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We see it all the time. (full disclosure: I'm developing a project management application). The problem is that agile methodologies introduce an inherent tension into traditionally managed organizations. Typically, upper managements wants to be able to plan ahead. They want 3-year plans; they want properly estimated projects; they want to be able to budget hiring new people; they want to be able to commit to significant milestones when it comes to partners/customers.

But then the R&D department decides it's going to go agile. It's no longer about planning ahead for two months before writing code. Sprints are going to be short and beyond sprints you get very low-resolution estimates of the stuff that's in the backlog/roadmap. R&D realizes that requirements change way too frequently for classic waterfall to be effective, but product managers want a clear, thought-out and well budgeted vision of what the product will look like in 12 months.

The problem, then, is to reconcile the two. As I said, we see this all the time happening with our customers. Our solution is thus to unify the tools used to do both sprints and long-term planning. Okay, now here comes the part of the shameless plug, so feel free to take it with a grain of salt. One of our unique features is that we use a zoomable-user-interface for managing tasks. Meaning it's very easy to drill down into some user-story/task and elaborate on it. (you can see how it looks here). There's actually no concept of a "project" in our system at all. It's all tasks containing other tasks, linking to other tasks (a fractal, really). This creates a nice blur between user-stories, tasks, projects, epics, etc.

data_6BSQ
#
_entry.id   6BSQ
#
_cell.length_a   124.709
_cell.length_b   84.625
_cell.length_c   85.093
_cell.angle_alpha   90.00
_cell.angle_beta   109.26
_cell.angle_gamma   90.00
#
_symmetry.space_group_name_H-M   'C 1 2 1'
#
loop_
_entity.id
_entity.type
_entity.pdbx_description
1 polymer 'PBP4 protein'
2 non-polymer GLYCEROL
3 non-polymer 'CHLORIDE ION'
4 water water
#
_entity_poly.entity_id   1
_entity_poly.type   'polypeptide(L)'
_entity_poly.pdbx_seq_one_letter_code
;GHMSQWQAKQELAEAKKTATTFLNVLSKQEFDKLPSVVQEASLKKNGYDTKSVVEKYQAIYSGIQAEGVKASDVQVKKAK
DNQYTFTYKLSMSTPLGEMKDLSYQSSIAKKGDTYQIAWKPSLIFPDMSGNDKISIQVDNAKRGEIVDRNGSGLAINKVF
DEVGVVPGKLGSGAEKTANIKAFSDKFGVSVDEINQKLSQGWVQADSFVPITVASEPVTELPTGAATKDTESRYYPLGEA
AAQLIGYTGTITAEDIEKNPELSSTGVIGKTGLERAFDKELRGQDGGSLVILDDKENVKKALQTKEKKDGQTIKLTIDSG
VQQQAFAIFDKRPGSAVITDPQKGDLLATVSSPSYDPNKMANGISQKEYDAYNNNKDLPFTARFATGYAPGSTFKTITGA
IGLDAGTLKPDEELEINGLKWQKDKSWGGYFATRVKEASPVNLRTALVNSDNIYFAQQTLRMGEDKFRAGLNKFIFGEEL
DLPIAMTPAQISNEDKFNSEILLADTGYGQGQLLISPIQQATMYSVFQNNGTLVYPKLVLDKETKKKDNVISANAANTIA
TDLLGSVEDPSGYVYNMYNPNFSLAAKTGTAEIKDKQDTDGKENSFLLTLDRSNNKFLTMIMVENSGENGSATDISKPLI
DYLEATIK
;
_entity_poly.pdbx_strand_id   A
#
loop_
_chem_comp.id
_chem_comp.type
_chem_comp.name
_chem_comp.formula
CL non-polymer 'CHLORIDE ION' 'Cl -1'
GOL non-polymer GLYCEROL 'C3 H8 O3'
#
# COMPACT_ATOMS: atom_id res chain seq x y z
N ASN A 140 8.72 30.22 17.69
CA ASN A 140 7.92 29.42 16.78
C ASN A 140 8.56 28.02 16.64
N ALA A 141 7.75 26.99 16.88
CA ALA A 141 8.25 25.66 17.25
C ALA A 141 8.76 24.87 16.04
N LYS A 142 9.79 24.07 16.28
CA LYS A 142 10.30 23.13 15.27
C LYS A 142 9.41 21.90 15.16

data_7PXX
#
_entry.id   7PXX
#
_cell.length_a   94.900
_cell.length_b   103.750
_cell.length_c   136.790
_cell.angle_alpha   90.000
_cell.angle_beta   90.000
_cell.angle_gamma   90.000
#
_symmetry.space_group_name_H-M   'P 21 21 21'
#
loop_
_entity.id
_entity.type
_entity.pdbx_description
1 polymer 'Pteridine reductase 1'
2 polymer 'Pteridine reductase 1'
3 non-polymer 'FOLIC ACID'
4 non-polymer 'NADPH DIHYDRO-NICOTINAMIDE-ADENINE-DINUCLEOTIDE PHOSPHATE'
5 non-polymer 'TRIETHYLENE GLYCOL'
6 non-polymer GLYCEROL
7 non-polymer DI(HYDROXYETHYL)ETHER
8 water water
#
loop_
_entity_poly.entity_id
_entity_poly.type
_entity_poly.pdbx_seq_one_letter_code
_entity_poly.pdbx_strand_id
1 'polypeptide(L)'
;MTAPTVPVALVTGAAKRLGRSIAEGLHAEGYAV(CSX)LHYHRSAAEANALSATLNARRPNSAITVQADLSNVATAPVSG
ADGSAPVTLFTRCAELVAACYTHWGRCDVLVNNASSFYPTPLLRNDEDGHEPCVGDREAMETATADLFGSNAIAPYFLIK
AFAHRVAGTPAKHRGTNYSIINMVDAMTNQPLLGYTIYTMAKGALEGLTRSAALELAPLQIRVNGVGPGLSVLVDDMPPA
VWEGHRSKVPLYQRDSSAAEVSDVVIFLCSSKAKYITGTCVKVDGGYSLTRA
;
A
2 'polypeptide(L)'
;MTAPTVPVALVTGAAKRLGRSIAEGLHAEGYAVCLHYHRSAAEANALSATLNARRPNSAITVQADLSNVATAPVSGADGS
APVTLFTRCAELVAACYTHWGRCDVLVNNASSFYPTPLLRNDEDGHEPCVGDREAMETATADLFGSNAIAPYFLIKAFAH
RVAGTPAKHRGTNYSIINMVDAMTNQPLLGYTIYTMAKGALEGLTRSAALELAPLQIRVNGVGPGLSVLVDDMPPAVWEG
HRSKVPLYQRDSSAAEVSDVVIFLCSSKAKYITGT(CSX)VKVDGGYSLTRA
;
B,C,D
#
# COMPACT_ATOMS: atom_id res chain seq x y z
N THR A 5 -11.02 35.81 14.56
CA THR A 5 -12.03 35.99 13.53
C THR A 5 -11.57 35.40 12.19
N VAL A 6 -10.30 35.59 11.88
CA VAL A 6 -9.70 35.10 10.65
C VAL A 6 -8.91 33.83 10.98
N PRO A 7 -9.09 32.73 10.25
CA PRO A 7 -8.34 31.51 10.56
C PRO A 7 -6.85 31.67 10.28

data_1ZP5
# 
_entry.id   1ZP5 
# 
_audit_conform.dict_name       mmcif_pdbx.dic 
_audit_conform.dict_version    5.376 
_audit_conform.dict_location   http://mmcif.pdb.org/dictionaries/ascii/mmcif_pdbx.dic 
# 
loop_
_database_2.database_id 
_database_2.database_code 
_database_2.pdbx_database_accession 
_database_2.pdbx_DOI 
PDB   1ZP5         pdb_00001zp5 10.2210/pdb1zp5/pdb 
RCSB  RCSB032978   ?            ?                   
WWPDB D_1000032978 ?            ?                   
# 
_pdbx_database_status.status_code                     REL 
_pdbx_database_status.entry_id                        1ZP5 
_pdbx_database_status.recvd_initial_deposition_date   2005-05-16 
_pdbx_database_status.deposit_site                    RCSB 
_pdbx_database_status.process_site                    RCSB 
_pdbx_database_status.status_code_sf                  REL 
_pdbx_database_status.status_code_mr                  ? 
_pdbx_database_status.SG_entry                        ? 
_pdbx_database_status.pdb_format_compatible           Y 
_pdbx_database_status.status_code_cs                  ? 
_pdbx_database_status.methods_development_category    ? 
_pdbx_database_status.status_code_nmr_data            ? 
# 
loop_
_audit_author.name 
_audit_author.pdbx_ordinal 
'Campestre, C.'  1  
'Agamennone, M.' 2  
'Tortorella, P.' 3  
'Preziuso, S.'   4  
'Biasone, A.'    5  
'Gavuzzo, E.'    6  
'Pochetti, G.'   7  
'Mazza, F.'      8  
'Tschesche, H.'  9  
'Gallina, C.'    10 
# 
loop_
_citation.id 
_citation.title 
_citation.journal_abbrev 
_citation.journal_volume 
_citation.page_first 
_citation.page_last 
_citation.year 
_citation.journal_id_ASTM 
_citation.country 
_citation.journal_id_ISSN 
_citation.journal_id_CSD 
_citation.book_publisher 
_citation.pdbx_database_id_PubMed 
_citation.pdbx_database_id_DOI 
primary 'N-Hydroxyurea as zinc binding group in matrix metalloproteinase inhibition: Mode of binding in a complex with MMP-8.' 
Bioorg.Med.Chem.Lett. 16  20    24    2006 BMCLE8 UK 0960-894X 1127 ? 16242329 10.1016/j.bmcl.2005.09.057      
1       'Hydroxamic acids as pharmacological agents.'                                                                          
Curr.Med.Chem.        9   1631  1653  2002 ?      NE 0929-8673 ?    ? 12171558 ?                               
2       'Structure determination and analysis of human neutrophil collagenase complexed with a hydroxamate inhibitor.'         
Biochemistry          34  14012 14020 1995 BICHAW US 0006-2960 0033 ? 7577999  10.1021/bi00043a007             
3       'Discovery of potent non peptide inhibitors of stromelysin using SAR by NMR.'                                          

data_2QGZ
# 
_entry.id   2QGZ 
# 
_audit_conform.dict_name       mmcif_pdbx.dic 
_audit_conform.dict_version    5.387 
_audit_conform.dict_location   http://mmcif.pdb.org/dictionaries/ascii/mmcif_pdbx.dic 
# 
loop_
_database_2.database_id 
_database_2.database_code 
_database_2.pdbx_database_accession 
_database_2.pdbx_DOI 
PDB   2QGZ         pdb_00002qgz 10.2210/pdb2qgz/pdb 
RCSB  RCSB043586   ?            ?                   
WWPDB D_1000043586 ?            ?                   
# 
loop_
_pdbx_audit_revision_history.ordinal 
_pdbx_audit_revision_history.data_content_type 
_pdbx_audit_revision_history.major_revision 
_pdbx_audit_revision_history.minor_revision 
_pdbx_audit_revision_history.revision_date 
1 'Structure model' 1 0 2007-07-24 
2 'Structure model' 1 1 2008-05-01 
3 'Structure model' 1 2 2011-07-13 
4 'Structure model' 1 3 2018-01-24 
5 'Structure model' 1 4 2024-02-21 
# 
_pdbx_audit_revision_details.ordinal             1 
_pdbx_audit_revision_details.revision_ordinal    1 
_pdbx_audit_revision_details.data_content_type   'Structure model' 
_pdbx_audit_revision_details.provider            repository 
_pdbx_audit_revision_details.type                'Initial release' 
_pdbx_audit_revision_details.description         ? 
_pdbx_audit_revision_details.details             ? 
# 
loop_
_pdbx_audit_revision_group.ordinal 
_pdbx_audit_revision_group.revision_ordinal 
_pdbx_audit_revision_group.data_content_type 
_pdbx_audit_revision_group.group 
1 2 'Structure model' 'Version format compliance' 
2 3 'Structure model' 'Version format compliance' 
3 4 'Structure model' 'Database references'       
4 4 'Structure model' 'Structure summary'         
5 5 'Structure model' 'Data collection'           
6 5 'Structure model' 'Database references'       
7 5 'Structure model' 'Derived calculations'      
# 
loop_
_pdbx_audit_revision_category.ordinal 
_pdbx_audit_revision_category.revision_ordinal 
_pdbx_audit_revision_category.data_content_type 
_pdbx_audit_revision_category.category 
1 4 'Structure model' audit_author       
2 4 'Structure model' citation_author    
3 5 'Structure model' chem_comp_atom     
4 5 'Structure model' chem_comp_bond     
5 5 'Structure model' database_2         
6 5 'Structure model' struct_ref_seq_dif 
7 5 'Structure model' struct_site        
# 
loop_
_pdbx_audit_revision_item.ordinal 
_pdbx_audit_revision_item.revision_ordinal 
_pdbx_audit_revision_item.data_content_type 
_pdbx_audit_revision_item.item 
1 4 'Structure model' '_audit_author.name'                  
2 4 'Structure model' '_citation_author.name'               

In practice, what many of our users who practice agile methodologies do, is create a telescopic plan that merges the long-term road map (or backlog) with managing the short term sprints (or iterations). Managers still get to see a nice, estimated road-map of major features waiting to be added, and developers simply zoom in more deeply and deal with actual work tasks. One advantage this has is that it reduces the amount of "haggling" that takes place when managers review the work-plan. Instead of the development team providing only very rough estimates (i.e. "4-6 weeks!"), they get a chance to zoom into each user-story in question and break it down to smaller chunks. When you do that there's suddenly less room for haggling. You spend 10 minute breaking down a 5 week user-story into chunks that are about 1-day in size, and all of the sudden the argument isn't "no, you can do it faster. no we can't. yes you can." but "here's what goes into this effort, including all the hidden work the initial estimate didn't consider. What do you suggest we eliminate? Quality assurance? Testing? Training the new guy? Setting up the build environment?".

This approach works as long as you're using a tool that lets you change plans as quickly as you initially draft them. Which is the real reason people these days detest waterfall. Most systems make it exceedingly hard to completely redo existing plans and people are very rationally refusing to waste time on this activity.

Okay, I feel like this is turning into a sales pitch, so I'll stop now. :)

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